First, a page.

Any glass used for drinking wine could be called a wine glass, but the term is more properly used for glasses used only for wine and designed to both emphasize the quality of the wine and enhance the drinker’s pleasure. Every wine glass has a bowl, a stem, and a foot.
The shape of the bowl of the wine glass influences the scent of the wine, concentrating the aroma to increase the drinker’s enjoyment by enhancing the flavor of the wine. The senses of smell and taste are very closely related, and perception of one changes perception of the other. In general, the opening of a wine glass will be smaller than the widest part of the bowl.
The stem of the wine glass is important because it helps to preserve the ideal temperature of the wine as it is being drunk. When a wine glass is held by the stem, warm fingers never touch the bowl, so the wine remains at its ideal serving temperature as it is drunk. This is important, because the temperature of a wine changes its flavor. Stemless wine glasses are not favored by connoisseurs.
At a formal dinner, where a different wine is served with each course, the table will be set with many wine glasses in a variety of styles. There are four basic styles of wine glass, used for serving red wine, white wine, sparkling wine, and fortified or aromatic wine.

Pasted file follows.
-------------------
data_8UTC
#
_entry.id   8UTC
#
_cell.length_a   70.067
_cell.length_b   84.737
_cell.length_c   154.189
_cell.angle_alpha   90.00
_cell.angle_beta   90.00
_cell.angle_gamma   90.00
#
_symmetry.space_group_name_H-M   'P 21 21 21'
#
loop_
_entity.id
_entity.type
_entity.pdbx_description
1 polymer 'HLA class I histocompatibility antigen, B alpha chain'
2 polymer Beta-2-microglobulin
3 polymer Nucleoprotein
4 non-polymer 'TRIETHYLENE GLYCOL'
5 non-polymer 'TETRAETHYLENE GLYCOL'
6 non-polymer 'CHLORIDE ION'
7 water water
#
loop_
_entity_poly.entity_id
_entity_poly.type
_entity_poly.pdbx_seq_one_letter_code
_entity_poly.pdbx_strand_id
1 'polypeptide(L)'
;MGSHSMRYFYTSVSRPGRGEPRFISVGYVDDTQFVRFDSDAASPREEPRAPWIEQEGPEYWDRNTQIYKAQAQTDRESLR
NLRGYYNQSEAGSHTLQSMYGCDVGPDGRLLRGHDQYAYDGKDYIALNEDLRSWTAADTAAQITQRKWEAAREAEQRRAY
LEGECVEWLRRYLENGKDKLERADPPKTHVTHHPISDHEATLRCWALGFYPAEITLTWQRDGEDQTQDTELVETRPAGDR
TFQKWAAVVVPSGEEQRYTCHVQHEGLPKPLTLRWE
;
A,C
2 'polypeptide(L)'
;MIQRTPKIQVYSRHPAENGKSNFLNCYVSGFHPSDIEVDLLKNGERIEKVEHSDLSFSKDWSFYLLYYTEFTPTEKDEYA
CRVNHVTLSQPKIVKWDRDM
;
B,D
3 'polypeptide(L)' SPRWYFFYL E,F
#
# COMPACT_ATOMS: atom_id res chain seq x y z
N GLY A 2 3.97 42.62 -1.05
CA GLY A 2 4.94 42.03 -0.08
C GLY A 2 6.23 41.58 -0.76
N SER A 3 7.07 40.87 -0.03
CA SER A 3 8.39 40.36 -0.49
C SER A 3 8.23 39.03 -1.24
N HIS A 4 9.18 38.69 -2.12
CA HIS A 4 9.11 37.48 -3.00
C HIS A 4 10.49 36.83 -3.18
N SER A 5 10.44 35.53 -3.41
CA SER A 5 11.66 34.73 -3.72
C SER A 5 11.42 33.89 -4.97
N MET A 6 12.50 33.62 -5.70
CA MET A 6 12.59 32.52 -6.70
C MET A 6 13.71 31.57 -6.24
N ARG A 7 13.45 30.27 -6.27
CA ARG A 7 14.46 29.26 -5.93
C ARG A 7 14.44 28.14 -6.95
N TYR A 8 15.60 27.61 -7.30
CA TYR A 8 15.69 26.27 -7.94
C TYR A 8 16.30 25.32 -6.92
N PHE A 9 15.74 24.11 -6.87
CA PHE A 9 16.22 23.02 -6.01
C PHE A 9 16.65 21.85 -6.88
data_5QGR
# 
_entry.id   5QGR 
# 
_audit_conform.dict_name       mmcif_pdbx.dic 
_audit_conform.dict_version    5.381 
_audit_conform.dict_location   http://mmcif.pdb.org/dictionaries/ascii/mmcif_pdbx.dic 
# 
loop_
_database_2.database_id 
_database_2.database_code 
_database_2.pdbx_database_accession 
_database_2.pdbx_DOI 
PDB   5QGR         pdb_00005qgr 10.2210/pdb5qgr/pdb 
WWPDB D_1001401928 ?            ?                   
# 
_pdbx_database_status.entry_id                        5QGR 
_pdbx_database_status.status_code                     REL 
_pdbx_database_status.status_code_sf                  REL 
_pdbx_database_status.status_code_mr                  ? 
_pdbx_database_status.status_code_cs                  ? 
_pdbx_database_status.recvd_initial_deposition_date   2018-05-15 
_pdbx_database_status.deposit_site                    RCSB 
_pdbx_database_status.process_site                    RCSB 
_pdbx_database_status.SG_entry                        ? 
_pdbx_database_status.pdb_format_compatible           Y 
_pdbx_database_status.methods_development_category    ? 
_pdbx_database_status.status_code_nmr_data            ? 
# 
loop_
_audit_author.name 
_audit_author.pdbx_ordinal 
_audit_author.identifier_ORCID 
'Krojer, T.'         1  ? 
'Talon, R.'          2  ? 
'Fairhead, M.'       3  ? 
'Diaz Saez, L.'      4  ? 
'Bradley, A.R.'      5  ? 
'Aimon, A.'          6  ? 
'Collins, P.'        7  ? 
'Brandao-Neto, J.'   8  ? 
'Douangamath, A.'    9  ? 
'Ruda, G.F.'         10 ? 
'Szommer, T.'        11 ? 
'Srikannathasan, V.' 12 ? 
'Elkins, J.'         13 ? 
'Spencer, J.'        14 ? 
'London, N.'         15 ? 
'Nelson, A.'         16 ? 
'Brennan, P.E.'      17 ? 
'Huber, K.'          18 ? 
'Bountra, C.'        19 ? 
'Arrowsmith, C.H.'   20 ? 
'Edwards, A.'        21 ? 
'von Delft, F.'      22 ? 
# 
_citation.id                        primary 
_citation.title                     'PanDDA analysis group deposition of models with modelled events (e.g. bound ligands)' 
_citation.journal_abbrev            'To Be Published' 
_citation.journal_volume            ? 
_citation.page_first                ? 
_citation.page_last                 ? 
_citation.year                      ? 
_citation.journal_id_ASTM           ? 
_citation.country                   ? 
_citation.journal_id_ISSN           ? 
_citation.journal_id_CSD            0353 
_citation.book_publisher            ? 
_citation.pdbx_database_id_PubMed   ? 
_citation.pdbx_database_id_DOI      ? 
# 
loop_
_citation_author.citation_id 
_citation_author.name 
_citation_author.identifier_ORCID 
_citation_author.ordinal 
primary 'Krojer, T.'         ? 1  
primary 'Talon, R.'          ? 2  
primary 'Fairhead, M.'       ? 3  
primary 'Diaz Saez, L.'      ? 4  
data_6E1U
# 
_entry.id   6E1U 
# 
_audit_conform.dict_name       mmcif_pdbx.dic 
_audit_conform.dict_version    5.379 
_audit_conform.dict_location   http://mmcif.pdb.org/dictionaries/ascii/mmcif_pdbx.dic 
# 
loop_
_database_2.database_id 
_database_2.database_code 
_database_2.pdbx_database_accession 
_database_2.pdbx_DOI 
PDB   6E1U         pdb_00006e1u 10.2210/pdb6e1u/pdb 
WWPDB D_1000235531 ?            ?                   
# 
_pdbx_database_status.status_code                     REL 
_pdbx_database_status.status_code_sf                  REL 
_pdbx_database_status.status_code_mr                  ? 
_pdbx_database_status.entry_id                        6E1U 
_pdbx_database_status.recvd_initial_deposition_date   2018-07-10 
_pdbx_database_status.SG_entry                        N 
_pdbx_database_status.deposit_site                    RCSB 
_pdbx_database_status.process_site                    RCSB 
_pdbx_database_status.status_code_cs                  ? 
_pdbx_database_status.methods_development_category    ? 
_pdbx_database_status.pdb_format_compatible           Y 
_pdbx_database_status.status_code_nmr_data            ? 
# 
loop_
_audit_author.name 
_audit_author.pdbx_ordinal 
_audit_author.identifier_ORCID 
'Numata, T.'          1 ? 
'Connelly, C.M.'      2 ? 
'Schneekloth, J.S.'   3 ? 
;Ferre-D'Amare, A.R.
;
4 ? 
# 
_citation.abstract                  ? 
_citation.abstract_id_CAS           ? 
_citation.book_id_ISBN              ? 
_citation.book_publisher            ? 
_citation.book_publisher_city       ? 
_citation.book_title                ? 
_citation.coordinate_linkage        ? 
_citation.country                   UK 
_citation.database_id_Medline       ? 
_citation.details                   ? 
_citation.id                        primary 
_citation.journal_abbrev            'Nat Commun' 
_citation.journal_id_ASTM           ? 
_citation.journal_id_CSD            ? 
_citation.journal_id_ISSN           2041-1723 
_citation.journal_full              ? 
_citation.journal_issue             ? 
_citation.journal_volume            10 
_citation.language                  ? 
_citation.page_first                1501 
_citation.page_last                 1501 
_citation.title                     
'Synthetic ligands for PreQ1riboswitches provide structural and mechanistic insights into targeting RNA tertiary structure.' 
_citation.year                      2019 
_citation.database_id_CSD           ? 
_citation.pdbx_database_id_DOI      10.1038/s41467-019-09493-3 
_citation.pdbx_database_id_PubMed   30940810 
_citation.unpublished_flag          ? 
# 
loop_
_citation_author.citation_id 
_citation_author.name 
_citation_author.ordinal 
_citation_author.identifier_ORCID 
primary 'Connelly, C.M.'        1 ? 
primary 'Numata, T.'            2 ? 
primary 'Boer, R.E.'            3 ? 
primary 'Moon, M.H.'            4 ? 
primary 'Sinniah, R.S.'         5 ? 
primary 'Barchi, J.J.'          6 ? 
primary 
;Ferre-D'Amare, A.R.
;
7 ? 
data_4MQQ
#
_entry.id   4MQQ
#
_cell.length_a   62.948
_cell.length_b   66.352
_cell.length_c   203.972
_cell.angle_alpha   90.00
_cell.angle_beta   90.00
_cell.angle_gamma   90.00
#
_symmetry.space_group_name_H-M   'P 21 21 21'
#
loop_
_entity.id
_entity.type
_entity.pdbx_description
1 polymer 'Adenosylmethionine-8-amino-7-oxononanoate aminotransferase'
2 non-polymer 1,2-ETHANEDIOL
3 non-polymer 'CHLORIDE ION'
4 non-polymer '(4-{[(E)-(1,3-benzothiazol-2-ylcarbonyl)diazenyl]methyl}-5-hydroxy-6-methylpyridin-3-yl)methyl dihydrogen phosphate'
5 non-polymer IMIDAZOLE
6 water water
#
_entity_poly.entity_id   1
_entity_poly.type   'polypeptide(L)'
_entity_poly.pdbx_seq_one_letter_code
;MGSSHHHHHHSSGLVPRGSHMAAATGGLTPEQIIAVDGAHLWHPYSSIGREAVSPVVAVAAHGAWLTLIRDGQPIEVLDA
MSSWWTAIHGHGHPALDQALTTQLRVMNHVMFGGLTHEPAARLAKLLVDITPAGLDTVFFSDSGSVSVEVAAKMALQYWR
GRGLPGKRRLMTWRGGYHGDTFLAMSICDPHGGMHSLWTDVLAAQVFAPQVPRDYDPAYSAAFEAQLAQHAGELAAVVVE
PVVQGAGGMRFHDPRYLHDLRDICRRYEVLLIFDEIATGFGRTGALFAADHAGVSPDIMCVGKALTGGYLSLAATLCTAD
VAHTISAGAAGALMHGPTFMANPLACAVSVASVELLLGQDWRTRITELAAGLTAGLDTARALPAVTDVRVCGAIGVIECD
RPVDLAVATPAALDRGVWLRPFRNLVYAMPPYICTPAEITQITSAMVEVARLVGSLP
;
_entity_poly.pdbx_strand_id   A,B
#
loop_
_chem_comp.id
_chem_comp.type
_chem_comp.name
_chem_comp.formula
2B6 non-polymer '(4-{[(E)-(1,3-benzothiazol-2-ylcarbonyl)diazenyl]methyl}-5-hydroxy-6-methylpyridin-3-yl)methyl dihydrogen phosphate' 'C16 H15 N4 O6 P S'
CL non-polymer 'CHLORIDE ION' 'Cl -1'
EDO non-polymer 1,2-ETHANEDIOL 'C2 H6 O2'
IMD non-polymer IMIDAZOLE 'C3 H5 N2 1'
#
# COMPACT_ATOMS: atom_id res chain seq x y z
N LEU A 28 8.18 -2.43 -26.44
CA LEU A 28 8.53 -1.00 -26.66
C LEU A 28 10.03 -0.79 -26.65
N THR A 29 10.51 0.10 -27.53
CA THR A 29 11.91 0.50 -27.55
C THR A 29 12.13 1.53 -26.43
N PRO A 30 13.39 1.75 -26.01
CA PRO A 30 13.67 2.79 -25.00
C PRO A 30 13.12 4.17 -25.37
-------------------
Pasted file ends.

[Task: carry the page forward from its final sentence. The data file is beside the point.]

Red wine is served in a wine glass that has a wide, rounded bowl, giving the wine plenty of room to “breathe” and develop its full aroma and flavor. Burgundy glasses have the widest bowls and are used for subtle wines like Pinot Noir. Bordeaux glasses are a little smaller and taller, and are suited for full-bodied red wine.
White wine is served in a narrower glass with straight sides. The shape helps the chilled wine maintain its temperature. Sparkling wines are served in a champagne flute or a champagne coupe, although the flute is more popular today. The coupe, a saucer-shaped stemmed glass, was first seen around 1660 in England. The flute is a stemmed wine glass with a very narrow, elongated bowl. This shape helps to retain the bubbles in sparkling wines.
Sherry and port, as well as liqueurs and aperitifs, are served in a small tulip-shaped wine glass. The narrow, tapering bowl increases the intensity of the wine’s aroma.